A response to Connecticut adopting regulations consistent with California’s vehicle emissions standards

Posted on November 17, 2023


The Governor and legislative Democrats made headlines recently when they announced their intention to ban the sale of new gas-powered vehicles in 11 years, a move we fear will all but eliminate consumer freedom while increasing the financial pressure on residents and business owners already squeezed by Connecticut’s infamous tax and regulatory environment.

Those concerns aside, the proposed regulation to have 100% of new passenger vehicles sold be green vehicles by 2035 raises many other familiar but critical questions about electric procurement, grid resiliency, and charging infrastructure.

The effort to curb air pollution is a laudable objective, but the metrics to realize this goal haven’t been flushed out. Connecticut should be looking for realistic ways to decrease electricity rates like additional natural gas pipeline supply and modular nuclear power.  As we see from offshore wind developer Orsted pulling out of proposed wind projects, renewables can supplement our power supply but will never be the primary.  By switching to all EVs, the reality is you are just switching emission from tailpipe to smokestack.

Democrats have, by and large, brushed off these real-world concerns associated with their push to have our state follow California’s regulatory model and prohibit not just gas-powered cars, but also trucks that transport goods and provide services throughout our state.

Trust us, they say, technology will improve significantly by 2035, and there will be more than enough public, commercial, and residential charging stations for everyone. The electric grid as it is today won’t be able to handle this increased demand. We’re threatened with rolling blackouts each summer out of fear that the grid won’t be able to handle the current demand.

How much it will cost the state to build the charging infrastructure and grid capacity needed to make this a realistic future and to not disrupt life?  One utility estimated it will cost $2.5 billion, billed back to the rate payers.  Can you afford another huge increase on you monthly electric bill? Are you ready to wait in line for hours to charge you EV at a Connecticut rest area?

These feel-good regulations also ignore the actual, disastrous effects to the world’s environment that comes from just the battery manufacturing process. The supposed experts also do not know what to do with all the spent EV batteries, or the damage that will do to the environment over time.  These critical materials have a finite supply, and as we found out during the computer chip shortage, supply chain delays could hamper the timeframe of being all-electric for passenger vehicles by 2035.  All these factors increase our dependence on foreign countries for commerce in Connecticut and in the U.S.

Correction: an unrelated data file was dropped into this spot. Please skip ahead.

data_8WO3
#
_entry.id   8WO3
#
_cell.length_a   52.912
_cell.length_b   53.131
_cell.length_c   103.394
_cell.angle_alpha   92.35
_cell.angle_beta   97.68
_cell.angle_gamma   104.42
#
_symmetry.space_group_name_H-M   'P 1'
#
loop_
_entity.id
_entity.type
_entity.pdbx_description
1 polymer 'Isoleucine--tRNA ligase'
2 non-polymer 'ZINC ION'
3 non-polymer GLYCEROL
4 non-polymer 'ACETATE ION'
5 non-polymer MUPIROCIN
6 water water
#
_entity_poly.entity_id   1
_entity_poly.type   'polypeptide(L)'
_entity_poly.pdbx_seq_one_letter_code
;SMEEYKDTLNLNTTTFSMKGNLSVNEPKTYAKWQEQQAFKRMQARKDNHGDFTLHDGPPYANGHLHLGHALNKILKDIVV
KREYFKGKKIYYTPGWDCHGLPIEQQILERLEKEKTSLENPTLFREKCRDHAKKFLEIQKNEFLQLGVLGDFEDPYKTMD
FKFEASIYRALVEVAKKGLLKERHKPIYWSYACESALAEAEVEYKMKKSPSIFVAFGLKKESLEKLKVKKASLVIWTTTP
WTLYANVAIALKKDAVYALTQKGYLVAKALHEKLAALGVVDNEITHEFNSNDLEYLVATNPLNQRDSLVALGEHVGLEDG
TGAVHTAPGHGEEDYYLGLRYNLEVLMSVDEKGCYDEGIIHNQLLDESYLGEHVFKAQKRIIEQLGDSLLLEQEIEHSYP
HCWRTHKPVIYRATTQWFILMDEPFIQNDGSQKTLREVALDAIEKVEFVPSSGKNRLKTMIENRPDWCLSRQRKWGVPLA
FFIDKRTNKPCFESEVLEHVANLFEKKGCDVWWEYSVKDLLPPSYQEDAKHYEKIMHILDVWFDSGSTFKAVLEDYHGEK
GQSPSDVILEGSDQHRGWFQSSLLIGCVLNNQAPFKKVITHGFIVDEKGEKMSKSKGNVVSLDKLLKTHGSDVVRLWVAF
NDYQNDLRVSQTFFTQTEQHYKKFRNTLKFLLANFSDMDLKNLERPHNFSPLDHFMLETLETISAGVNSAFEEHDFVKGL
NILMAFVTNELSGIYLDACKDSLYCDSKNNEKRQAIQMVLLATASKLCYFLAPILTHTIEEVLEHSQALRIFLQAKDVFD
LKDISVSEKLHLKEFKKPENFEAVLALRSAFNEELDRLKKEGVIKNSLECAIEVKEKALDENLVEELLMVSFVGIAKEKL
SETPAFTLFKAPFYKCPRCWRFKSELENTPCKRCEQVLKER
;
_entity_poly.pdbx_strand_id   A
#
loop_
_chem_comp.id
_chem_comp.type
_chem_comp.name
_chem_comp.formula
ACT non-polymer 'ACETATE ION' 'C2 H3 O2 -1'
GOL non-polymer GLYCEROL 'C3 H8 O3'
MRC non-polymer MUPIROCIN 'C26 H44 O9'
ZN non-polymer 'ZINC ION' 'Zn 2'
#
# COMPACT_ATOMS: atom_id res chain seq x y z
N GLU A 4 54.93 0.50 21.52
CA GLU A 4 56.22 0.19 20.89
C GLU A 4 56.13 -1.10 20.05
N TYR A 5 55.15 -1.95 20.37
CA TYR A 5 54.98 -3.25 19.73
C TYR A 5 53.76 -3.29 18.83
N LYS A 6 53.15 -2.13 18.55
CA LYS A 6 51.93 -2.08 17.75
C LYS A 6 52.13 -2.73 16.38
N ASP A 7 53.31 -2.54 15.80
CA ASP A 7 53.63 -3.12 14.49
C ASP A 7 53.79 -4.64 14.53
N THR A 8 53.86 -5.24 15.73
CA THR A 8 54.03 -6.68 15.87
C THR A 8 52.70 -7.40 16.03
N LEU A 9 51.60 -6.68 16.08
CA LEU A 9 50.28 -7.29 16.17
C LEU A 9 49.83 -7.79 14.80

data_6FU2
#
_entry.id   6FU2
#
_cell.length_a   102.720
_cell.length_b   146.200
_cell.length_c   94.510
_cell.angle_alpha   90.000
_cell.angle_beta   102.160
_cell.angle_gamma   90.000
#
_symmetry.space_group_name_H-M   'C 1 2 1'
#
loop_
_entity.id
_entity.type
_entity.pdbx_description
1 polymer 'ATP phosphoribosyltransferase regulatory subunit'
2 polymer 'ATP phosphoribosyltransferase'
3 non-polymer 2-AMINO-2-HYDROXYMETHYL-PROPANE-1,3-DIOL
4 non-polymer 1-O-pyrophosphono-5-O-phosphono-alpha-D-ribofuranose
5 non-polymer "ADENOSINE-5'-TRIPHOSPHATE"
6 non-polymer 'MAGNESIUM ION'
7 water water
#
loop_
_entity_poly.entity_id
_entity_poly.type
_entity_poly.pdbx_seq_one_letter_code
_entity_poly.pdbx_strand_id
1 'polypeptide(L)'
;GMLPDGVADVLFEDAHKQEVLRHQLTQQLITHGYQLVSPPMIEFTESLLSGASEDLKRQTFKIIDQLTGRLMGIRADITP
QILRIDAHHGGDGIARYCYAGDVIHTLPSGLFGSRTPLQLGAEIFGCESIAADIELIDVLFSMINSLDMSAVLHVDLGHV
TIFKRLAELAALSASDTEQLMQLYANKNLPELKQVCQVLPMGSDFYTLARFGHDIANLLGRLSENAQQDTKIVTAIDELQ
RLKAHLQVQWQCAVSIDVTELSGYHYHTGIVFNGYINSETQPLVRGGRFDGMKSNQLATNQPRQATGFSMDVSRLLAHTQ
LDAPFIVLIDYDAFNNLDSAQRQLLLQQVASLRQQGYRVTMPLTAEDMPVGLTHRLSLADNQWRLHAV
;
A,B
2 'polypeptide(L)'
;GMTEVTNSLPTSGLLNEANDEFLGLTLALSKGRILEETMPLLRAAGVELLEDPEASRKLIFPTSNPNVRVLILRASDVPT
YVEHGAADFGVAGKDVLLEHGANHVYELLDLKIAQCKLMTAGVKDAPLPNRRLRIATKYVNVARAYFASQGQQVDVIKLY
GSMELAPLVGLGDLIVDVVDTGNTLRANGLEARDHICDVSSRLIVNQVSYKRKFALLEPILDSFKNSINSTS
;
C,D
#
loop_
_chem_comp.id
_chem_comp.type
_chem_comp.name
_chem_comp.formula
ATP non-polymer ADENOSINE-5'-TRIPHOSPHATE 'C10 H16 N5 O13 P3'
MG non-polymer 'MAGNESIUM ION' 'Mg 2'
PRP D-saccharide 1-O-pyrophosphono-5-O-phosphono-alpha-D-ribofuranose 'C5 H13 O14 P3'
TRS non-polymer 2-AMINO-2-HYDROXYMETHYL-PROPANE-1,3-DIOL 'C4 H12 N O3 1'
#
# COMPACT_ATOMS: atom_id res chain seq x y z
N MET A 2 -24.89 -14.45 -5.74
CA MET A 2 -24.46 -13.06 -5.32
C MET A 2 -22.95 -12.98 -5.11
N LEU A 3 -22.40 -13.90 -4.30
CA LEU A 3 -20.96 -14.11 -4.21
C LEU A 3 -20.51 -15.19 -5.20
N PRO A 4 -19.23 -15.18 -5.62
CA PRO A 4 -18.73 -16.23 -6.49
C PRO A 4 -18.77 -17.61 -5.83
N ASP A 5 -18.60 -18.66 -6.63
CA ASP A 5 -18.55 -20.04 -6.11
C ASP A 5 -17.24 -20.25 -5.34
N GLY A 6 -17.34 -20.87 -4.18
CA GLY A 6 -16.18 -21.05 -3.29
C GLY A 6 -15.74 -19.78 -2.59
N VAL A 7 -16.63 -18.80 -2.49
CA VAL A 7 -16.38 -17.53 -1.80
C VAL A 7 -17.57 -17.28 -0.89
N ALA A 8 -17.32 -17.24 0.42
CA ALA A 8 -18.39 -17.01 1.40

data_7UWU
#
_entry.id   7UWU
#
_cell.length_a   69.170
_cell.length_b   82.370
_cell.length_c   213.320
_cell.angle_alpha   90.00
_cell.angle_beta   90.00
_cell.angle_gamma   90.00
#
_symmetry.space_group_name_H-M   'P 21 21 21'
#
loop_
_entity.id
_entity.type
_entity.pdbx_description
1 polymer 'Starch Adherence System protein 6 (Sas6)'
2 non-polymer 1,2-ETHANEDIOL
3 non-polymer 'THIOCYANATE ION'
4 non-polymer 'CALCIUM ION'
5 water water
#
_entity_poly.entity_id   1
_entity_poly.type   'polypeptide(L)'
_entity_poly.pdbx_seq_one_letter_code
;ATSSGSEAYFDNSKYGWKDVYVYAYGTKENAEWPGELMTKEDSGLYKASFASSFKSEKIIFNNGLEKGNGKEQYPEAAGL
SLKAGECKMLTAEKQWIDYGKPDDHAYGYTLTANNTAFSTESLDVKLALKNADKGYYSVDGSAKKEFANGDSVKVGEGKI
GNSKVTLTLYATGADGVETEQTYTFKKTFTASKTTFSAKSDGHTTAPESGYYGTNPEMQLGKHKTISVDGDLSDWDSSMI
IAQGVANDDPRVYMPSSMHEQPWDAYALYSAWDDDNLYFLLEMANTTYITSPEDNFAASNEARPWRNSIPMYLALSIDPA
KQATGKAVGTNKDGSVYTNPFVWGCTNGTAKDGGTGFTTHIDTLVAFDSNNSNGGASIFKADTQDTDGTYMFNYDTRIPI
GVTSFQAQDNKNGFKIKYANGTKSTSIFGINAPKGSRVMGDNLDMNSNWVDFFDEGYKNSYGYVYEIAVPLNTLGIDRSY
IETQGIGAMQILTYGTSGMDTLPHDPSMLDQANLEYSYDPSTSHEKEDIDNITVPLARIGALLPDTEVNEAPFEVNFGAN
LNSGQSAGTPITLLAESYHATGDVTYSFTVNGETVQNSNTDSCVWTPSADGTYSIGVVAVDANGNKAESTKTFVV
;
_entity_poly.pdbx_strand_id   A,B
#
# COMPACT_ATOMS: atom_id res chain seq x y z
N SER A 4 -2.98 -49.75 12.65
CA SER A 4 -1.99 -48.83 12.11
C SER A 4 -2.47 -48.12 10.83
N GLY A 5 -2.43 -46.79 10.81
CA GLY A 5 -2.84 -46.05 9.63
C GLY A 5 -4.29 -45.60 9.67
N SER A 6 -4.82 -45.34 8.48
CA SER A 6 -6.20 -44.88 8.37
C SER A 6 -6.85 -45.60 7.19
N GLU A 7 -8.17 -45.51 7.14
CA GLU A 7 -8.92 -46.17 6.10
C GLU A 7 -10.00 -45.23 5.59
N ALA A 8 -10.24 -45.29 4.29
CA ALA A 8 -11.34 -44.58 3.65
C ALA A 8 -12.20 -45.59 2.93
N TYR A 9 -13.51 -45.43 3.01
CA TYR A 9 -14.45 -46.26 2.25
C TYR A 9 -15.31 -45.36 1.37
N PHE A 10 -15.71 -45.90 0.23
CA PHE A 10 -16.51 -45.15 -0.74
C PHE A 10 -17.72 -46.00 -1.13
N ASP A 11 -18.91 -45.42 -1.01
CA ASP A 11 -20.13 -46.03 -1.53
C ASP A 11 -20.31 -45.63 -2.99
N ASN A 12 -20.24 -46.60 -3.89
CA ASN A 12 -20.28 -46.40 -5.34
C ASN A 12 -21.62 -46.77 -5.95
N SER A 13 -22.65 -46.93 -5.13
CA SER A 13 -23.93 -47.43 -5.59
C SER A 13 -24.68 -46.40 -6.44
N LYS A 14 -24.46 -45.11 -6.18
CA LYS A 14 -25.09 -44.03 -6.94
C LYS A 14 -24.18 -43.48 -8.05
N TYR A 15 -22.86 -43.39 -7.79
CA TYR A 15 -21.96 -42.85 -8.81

Additionally, it takes up to 8 years of driving an EV to recoup the emissions of manufacturing that EV, not to mention the massive increase in auto insurance costs.  After an accident, an EV is more likely to be declared a total loss after a crash because of the cost to replace a damaged or compromised battery.

Artificially creating this market depends on many external factors for the environmental goals to be successful. Forcing Connecticut residents and businesses into this very expensive lifestyle change, based on rebate and incentives paid for by tax dollars, will make some feel better to plug in versus gassing up, but it’s political bludgeoning of the majority of our residents into subjugation.  Massive changes in the way people live and do business should happen by evolution, not revolution.

There’s a similar feeling nationwide. Pew Research Center recently released a Climate-Energy Report noting that Americans support reducing the effects of climate change through targeting greenhouse gas emissions, but that only 31% of Americans currently support phasing out the use of fossil fuel energy sources altogether. 32% say the U.S. should eventually stop using fossil fuels, but don’t believe the country is ready now. Fewer than half of the public (40%) favors phasing out the production of gas-powered cars and trucks. Support for this policy is 7 percentage points lower than it was two years ago.

We encourage residents and businesses that will be impacted by these regulation changes for passenger, and medium- and heavy-duty vehicles to contact the Democrat members of the Regulations Review Committee before their November 28th meeting, where they will vote on the proposed regulations. Contact information can be found on the committee’s website www.cga.ct.gov/rr.

This is the opinion of:

Rep. Patrick Callahan (R-108), Ranking Member of the Environment Committee

Rep. Billy Buckbee (R-67), Ranking Member of the Energy & Technology Committee

Sen. Stephen Harding (R-30), Ranking Member of the Environment Committee